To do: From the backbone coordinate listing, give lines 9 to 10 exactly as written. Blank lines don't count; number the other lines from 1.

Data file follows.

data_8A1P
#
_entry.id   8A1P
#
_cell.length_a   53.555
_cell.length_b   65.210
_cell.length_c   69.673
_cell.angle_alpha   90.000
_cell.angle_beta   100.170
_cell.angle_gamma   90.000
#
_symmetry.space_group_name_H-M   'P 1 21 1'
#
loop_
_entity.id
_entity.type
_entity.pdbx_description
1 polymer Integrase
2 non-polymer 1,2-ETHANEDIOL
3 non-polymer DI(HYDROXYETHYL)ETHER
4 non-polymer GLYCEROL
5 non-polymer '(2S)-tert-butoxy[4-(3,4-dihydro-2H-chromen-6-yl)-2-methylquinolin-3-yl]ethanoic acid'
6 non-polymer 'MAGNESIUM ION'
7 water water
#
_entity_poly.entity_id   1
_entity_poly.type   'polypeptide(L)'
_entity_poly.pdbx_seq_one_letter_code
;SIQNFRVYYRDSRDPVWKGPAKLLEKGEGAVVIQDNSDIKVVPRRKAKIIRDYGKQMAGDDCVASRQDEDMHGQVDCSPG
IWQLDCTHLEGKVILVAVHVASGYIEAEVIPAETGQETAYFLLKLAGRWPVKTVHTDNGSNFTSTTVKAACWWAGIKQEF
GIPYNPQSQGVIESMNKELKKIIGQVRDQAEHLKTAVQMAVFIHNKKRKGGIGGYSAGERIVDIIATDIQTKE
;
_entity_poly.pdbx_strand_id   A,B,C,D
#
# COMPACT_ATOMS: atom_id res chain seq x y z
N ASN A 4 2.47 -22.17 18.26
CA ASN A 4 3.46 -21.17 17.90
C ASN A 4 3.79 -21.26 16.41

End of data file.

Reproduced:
_cell.angle_beta   100.170
_cell.angle_gamma   90.000